What's tormenting her: Oh, if only the sweet Kay Adams, daughter of a minister, born in the midwest, hadn't met Michael Corleone (Al Pacino) at Dartmouth. She could've avoided a life orbiting the pain and violence of the mob. At one point in their long relationship, Michael drops her, moves to Italy, and marries another woman. When they get back together, Kay watches him decline from war hero to mafia kingpin. She's so bitterly disappointed in Michael's inability to leave the family business that, upon finding out she's pregnant with their third child, she has an abortion.

We'll let her speak her torture.

"It wasn't a miscarriage. It was an abortion. An abortion, Michael. Just like our marriage is an abortion. Something that's unholy and evil. I didn't want your son, Michael! I wouldn't bring another one of your sons into this world!" she told Michael before leaving him.
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Beth (Mary Tyler Moore) in Ordinary People (1980)

What's tormenting her? All's not well in suburbia. Beneath her flawless veneer, Beth Jarrett is still deeply grieving the death of her firstborn son, Buck. She refuses to mention her feelings. Instead, she withdraws from her husband (Donald Sutherland), and treats her younger son (Timothy Hutton) with spite. She speaks only with passive-aggressive jabs, and is entirely unable to dole out affection. The entire family goes to therapy, but Ordinary People isn't a story of redemption and healing for Beth. Beth decides to leave her family instead of poking deeper into her emotional state.

Moore won an Oscar for her portrayal of Beth.
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Joanna Kramer (Meryl Streep) in Kramer vs. Kramer (1979)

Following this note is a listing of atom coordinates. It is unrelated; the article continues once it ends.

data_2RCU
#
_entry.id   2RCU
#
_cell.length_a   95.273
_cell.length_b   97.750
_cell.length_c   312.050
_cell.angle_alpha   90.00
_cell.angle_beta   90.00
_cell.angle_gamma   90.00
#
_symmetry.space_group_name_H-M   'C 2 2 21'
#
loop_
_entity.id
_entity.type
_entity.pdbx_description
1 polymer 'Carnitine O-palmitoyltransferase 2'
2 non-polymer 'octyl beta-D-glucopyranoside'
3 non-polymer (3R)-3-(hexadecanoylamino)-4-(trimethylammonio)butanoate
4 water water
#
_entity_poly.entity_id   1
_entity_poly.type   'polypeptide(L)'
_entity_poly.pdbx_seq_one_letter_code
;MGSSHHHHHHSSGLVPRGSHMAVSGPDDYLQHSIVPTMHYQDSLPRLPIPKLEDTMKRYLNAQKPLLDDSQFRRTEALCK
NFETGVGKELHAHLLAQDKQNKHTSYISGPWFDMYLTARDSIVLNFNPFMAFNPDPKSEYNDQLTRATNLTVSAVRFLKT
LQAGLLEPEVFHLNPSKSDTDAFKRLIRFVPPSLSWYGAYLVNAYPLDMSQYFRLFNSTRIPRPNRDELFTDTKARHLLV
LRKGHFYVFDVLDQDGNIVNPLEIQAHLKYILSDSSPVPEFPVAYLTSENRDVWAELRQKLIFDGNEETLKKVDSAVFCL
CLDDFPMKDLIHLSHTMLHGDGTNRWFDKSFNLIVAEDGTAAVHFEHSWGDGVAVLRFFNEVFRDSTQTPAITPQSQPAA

What's tormenting her? A fundamentally uneven marriage with a workaholic husband (Dustin Hoffman)! The confines of motherhood! So, so much is tormenting Joanna. So, she announces that she's leaving her husband and son (Justin Henry). And that tortures Joanna, too. Fifteen months later, Joanna returns to win back her son in a gruesome custody battle.

Streep won an Oscar for her portrayal of Joanna.
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Sophie (Meryl Streep) in Sophie's Choice (1982)

What's tormenting her? After Stingo (Peter MacNichol) moves into a Brooklyn apartment, his new neighbor, Sophie, starts telling him stories of her wartime experiences in Poland. At the movie's end, Sophie finally reveals what, of all that she's endured, has haunted her with such horrific persistence. Many years ago, at the gates of Auschwitz, Sophie was forced to make an impossible decision. The guards forced her to choose whether to send her son or daughter to the gas chamber. Instead of having both killed, Sophie chooses for her son, Jan, to go to the labor camp, and her daughter, Eva, to the chamber.